How to "Deliver the Bad News" without Offending the Chinese

One of the most common questions I have been asked by western senior executives is: how do I communicate my concerns (and sometimes dissatisfactions) without offending the Chinese?  Communication is an art rather than science, and this is particularly true when it comes to the Chinese. As a high-context culture, the Chinese are generally indirect, non-confrontational and highly value "face". What you say may matter only so much or not at all.  What matters more is how you say it. Here are a few things you can try next time when you need to "deliver the bad news" to your Chinese counterpart.

Be Clear

If you are mindful of how your "American directness" might cost the loss of face to your Chinese counterpart that subsequently could lead to deteriorating business relationships, you are already ahead of the game.  Unfortunately, many people do not make enough effort to adapt their messaging to the Chinese, which can greatly reduce the effectiveness of their communication.  On the other hand, too much hesitation can lead to inaction and that is clearly not an answer either. 

You should say what you want to say but in a non-confrontational manner.  Be clear, be firm and be yourself but not be arrogant.  If there is a problem, they need to know why you are concerned, how concerned you are, what specifically you expect them to change and how their performance will be measured.

Lead in with Context

When examining an issue, the Chinese prefer understanding all the background information thoroughly first before making judgments.  The history and context that surround the issue and the inter-relatedness it has with other issues are major considerations that will be weighed in.  It is therefore most effective to present your point-of-view by first laying out the detailed background and context.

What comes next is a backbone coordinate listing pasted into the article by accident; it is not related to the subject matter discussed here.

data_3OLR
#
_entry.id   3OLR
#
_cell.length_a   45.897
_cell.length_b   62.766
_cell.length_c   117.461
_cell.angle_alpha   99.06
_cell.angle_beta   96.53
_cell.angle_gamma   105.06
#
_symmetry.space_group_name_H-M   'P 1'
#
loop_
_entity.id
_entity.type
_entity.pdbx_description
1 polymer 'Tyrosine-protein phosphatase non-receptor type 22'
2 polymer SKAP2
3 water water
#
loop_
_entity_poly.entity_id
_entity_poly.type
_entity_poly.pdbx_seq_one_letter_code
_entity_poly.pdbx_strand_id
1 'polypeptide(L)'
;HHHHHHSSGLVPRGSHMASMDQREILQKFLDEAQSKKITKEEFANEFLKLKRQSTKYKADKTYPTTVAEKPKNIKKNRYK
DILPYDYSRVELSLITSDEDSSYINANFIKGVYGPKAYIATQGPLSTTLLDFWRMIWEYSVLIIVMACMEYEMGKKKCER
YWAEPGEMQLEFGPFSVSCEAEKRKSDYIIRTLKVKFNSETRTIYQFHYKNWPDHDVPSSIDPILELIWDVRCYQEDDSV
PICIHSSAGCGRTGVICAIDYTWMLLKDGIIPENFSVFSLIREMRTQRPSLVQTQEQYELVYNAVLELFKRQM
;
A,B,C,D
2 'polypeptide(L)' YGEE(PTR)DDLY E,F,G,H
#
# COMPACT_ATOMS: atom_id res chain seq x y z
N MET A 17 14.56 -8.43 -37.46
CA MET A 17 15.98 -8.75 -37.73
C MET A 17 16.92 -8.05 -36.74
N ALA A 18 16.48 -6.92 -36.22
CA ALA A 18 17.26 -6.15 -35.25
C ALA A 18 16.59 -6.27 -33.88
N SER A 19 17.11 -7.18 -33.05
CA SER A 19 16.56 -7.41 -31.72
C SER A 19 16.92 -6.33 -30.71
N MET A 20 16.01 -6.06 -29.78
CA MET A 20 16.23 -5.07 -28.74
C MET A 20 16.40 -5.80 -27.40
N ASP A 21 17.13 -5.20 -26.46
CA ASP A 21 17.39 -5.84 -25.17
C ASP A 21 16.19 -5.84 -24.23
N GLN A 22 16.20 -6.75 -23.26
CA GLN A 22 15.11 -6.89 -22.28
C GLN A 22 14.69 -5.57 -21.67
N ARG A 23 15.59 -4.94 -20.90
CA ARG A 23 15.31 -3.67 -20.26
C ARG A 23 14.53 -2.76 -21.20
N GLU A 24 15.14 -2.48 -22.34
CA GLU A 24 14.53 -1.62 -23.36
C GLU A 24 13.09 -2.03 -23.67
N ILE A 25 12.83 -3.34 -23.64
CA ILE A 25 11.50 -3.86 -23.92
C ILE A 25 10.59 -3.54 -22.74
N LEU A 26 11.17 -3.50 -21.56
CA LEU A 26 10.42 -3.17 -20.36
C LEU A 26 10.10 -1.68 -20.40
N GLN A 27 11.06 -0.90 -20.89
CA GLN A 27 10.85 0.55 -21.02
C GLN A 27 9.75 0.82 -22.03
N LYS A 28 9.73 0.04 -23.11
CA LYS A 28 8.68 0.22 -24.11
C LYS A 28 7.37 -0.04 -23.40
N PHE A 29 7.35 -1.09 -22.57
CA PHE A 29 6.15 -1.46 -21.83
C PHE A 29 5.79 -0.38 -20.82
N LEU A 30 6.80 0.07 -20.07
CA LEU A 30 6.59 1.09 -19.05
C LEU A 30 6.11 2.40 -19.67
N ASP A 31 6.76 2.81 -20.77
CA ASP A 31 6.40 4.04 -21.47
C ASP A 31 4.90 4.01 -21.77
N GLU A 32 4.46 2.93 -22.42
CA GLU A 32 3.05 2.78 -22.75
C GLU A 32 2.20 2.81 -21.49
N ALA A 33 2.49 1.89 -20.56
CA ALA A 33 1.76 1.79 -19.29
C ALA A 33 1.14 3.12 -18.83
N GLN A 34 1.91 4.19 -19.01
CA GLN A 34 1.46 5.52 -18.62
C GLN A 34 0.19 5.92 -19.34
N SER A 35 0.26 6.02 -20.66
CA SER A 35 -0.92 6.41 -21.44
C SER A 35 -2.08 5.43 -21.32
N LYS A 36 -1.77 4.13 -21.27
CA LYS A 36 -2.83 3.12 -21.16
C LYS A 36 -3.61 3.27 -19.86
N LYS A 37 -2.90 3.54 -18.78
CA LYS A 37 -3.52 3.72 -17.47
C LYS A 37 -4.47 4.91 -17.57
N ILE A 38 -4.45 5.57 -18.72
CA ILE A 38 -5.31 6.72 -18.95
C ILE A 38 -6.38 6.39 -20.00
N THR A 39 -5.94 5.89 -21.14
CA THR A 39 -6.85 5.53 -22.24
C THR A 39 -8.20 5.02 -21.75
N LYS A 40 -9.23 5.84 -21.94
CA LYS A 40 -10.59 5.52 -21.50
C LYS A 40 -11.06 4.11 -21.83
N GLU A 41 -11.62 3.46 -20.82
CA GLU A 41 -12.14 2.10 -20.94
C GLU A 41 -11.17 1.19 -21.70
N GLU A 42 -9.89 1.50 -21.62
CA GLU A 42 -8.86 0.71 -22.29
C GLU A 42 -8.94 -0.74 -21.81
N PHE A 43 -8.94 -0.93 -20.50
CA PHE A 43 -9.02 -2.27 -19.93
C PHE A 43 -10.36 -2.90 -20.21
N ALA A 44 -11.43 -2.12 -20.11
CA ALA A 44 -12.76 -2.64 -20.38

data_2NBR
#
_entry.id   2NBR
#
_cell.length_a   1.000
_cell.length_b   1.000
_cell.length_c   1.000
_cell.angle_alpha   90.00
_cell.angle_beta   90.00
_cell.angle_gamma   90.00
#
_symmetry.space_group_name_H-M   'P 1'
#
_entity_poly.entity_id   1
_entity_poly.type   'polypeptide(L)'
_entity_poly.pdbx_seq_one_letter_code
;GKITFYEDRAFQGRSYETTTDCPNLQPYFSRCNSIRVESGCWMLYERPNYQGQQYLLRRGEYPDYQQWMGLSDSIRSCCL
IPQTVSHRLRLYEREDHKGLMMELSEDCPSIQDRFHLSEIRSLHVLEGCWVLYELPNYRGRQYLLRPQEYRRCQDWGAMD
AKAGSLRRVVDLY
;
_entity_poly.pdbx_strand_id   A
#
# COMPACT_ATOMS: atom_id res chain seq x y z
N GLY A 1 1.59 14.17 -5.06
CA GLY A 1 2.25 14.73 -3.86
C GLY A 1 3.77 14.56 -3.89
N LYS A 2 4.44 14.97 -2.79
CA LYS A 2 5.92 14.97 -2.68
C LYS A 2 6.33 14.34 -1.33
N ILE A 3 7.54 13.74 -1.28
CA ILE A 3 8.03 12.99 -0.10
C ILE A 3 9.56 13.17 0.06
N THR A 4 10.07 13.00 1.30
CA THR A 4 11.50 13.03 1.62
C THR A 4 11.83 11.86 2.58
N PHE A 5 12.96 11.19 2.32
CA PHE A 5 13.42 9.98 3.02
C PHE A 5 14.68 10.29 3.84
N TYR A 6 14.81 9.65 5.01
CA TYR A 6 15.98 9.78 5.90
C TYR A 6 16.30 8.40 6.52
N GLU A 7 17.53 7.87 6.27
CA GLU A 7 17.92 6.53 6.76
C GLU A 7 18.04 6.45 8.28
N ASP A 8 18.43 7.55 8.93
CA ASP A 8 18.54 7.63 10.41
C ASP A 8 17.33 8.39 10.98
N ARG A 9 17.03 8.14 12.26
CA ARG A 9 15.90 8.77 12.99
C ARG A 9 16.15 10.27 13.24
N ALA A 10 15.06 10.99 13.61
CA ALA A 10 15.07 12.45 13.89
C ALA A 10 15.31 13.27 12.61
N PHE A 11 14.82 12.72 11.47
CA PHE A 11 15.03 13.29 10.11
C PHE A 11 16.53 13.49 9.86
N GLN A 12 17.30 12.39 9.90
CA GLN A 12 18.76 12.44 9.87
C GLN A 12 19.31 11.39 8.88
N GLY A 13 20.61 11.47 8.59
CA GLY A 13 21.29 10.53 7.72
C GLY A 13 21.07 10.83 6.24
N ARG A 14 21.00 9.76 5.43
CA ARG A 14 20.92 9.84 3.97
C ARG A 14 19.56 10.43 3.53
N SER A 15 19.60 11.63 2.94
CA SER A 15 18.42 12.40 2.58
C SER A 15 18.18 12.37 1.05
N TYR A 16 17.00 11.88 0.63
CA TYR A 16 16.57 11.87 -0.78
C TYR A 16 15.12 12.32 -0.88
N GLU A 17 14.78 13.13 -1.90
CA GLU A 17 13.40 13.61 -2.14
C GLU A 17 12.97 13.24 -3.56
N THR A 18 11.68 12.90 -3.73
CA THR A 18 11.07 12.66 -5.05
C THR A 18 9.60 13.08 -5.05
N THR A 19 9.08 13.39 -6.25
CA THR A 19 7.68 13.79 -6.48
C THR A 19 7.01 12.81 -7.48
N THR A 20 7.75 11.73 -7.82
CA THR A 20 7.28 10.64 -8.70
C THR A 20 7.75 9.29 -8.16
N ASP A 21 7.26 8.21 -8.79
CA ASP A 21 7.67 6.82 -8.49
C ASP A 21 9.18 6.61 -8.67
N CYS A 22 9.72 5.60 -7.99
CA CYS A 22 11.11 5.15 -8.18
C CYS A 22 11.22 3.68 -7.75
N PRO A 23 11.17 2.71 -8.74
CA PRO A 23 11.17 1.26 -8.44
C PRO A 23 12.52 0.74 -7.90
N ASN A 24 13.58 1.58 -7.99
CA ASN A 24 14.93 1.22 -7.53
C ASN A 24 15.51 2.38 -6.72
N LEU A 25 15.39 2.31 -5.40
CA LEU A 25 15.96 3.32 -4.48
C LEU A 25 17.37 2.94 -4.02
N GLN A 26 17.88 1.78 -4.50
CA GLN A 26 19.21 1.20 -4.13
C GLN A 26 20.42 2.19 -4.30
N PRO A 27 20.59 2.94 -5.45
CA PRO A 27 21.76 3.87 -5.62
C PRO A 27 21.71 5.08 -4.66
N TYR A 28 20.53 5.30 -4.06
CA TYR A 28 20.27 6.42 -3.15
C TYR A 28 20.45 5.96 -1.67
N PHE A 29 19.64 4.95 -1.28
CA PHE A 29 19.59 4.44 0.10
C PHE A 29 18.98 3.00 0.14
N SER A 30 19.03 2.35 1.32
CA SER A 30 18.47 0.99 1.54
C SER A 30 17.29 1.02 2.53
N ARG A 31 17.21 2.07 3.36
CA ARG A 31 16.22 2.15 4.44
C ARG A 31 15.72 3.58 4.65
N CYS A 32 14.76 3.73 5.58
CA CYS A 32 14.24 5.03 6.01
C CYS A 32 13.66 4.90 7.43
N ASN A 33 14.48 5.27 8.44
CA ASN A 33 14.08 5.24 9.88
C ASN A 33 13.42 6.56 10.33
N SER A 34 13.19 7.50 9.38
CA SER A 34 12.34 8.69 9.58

For example, you need to move away from single sourcing and decided to add another supplier in addition to the current Chinese supplier.  When delivering this message, you would want to prevent negative responses that could result in suspicions and mistrust from the existing supplier.  You can soften the impact by taking the majority of your time explaining the market conditions, competitive threats, customer demands, etc. that compel you to make such a move.  This way, not only have you given the Chinese all the background information they need, but also you have reduced the blow from "loss of face".

Use Emotional Touch

The Chinese value efforts to make connections at individual's level.  They also have an appreciation for symbolism.  Combining the two elements in your presentation or speech can be very effective in persuading your audience.  

For example, when making a point that you suspect might be met with resistance from the Chinese, you can present it with a lead-in quote from a famous historical figure.   Such an approach brings you closer to the Chinese communication style, and makes your actual point more easily accepted.

Take Own Responsibility

Before communicating your criticism to the Chinese, it is a good idea to take a step back and examine your own business.  Is it possible that your company plays a role too in the poor quality, missed deadline or whatever the problem might have been?  Chances are high that it is. 

It is a good idea to acknowledge first that your company takes responsibility for some of the missteps before requesting the Chinese to do better on their part.  By doing so, you have simultaneously set a "role model" for your Chinese counterpart, saved their face, and more importantly, convinced them that you are a true partner worth investing in.


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